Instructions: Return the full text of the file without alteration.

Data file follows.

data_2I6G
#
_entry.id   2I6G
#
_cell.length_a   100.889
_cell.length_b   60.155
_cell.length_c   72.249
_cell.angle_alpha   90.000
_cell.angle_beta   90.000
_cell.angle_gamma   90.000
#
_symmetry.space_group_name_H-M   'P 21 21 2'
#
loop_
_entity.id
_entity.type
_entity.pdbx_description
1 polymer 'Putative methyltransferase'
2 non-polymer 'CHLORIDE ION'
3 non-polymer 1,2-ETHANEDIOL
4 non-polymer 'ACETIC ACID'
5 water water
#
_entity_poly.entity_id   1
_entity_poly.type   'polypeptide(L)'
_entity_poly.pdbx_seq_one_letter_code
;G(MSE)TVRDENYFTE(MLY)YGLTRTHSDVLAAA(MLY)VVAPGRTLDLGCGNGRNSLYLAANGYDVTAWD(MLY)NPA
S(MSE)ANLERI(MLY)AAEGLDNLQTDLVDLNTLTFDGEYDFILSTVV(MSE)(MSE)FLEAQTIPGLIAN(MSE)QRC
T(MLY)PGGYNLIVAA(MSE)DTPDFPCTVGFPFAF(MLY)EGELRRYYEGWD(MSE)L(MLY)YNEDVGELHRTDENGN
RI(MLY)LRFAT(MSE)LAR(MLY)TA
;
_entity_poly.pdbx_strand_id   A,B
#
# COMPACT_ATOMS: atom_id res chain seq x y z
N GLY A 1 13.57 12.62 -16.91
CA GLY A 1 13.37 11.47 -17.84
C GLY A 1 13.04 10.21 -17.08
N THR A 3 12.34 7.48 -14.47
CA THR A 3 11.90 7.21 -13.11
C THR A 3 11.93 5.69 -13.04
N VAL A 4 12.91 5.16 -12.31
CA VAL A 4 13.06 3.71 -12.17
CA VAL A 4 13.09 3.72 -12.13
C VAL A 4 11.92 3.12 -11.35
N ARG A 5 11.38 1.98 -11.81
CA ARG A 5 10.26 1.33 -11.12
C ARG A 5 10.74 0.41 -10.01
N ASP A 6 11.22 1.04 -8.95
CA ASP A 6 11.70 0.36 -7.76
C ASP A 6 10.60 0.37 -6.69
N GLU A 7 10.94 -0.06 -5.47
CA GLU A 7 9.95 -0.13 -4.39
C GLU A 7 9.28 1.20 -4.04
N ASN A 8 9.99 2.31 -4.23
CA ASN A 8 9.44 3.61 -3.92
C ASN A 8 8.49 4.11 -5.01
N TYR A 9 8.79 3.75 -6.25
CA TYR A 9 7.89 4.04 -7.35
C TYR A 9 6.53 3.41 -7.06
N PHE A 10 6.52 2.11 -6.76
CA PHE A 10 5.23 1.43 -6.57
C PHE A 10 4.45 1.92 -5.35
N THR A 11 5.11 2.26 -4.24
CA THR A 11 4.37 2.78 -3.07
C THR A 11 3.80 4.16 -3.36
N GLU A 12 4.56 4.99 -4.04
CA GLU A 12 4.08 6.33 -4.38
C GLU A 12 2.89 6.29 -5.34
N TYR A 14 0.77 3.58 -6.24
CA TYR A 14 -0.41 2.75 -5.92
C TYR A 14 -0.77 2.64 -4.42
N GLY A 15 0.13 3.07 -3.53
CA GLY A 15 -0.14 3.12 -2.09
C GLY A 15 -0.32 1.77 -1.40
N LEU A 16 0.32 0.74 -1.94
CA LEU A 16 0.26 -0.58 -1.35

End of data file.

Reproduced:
data_2I6G
#
_entry.id   2I6G
#
_cell.length_a   100.889
_cell.length_b   60.155
_cell.length_c   72.249
_cell.angle_alpha   90.000
_cell.angle_beta   90.000
_cell.angle_gamma   90.000
#
_symmetry.space_group_name_H-M   'P 21 21 2'
#
loop_
_entity.id
_entity.type
_entity.pdbx_description
1 polymer 'Putative methyltransferase'
2 non-polymer 'CHLORIDE ION'
3 non-polymer 1,2-ETHANEDIOL
4 non-polymer 'ACETIC ACID'
5 water water
#
_entity_poly.entity_id   1
_entity_poly.type   'polypeptide(L)'
_entity_poly.pdbx_seq_one_letter_code
;G(MSE)TVRDENYFTE(MLY)YGLTRTHSDVLAAA(MLY)VVAPGRTLDLGCGNGRNSLYLAANGYDVTAWD(MLY)NPA
S(MSE)ANLERI(MLY)AAEGLDNLQTDLVDLNTLTFDGEYDFILSTVV(MSE)(MSE)FLEAQTIPGLIAN(MSE)QRC
T(MLY)PGGYNLIVAA(MSE)DTPDFPCTVGFPFAF(MLY)EGELRRYYEGWD(MSE)L(MLY)YNEDVGELHRTDENGN
RI(MLY)LRFAT(MSE)LAR(MLY)TA
;
_entity_poly.pdbx_strand_id   A,B
#
# COMPACT_ATOMS: atom_id res chain seq x y z
N GLY A 1 13.57 12.62 -16.91
CA GLY A 1 13.37 11.47 -17.84
C GLY A 1 13.04 10.21 -17.08
N THR A 3 12.34 7.48 -14.47
CA THR A 3 11.90 7.21 -13.11
C THR A 3 11.93 5.69 -13.04
N VAL A 4 12.91 5.16 -12.31
CA VAL A 4 13.06 3.71 -12.17
CA VAL A 4 13.09 3.72 -12.13
C VAL A 4 11.92 3.12 -11.35
N ARG A 5 11.38 1.98 -11.81
CA ARG A 5 10.26 1.33 -11.12
C ARG A 5 10.74 0.41 -10.01
N ASP A 6 11.22 1.04 -8.95
CA ASP A 6 11.70 0.36 -7.76
C ASP A 6 10.60 0.37 -6.69
N GLU A 7 10.94 -0.06 -5.47
CA GLU A 7 9.95 -0.13 -4.39
C GLU A 7 9.28 1.20 -4.04
N ASN A 8 9.99 2.31 -4.23
CA ASN A 8 9.44 3.61 -3.92
C ASN A 8 8.49 4.11 -5.01
N TYR A 9 8.79 3.75 -6.25
CA TYR A 9 7.89 4.04 -7.35
C TYR A 9 6.53 3.41 -7.06
N PHE A 10 6.52 2.11 -6.76
CA PHE A 10 5.23 1.43 -6.57
C PHE A 10 4.45 1.92 -5.35
N THR A 11 5.11 2.26 -4.24
CA THR A 11 4.37 2.78 -3.07
C THR A 11 3.80 4.16 -3.36
N GLU A 12 4.56 4.99 -4.04
CA GLU A 12 4.08 6.33 -4.38
C GLU A 12 2.89 6.29 -5.34
N TYR A 14 0.77 3.58 -6.24
CA TYR A 14 -0.41 2.75 -5.92
C TYR A 14 -0.77 2.64 -4.42
N GLY A 15 0.13 3.07 -3.53
CA GLY A 15 -0.14 3.12 -2.09
C GLY A 15 -0.32 1.77 -1.40
N LEU A 16 0.32 0.74 -1.94
CA LEU A 16 0.26 -0.58 -1.35